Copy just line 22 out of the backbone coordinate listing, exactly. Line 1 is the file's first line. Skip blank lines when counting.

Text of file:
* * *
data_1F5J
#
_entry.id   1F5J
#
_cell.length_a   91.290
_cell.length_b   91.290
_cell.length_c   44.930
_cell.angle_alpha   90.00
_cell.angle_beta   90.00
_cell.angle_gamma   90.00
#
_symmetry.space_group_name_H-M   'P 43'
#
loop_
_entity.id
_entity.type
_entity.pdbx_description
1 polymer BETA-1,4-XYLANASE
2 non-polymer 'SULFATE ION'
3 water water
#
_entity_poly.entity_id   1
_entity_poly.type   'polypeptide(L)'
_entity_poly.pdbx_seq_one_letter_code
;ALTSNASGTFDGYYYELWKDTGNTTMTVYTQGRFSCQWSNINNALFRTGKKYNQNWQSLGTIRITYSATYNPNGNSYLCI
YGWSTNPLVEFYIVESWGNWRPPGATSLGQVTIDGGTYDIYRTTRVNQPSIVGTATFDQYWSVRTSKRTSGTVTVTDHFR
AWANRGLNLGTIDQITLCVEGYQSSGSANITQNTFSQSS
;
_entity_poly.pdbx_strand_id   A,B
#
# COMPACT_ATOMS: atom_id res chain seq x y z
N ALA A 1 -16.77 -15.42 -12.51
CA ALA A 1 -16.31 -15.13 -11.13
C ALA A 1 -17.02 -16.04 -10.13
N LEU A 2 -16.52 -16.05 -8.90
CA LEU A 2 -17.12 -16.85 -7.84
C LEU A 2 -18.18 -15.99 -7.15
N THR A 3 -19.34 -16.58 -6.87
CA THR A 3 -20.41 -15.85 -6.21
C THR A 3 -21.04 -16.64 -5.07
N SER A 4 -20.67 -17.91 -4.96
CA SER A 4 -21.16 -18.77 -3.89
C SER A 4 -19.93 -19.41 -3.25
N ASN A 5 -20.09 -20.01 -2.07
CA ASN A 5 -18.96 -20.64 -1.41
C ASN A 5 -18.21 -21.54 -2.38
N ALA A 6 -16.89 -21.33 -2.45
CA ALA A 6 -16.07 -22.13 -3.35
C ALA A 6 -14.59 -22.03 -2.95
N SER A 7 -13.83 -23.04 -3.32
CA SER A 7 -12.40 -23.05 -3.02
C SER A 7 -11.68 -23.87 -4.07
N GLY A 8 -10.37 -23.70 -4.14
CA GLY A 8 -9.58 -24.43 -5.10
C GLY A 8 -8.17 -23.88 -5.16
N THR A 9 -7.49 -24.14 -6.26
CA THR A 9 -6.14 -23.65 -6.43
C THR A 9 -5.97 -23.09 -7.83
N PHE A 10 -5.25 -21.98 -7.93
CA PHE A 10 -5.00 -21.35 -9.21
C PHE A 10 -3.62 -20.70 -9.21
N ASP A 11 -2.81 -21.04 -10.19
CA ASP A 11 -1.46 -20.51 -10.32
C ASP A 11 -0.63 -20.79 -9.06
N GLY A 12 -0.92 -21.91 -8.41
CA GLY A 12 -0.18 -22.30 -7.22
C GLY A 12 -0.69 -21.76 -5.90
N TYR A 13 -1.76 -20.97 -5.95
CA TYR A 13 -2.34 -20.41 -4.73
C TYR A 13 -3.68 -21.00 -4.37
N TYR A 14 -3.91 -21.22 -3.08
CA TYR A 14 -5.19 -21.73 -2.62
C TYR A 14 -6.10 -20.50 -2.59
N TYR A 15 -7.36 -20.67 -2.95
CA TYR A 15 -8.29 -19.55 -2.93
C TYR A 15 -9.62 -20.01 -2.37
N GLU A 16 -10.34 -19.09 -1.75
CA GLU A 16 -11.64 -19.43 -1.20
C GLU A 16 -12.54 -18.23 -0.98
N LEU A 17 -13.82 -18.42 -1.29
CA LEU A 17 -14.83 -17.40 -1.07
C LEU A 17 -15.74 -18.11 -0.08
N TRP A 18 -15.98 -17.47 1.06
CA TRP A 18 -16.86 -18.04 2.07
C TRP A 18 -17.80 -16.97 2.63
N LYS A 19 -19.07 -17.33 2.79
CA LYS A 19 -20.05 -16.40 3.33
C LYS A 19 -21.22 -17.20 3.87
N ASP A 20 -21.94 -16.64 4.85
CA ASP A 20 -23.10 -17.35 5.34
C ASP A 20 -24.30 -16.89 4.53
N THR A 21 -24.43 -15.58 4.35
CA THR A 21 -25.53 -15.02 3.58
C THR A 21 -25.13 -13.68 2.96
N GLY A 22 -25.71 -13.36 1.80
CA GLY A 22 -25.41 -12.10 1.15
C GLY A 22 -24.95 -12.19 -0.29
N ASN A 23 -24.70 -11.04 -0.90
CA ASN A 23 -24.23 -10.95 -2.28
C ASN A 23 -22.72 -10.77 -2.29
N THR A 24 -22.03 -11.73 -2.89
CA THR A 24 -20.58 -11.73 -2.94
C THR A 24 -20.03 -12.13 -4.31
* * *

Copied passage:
_entity_poly.entity_id   1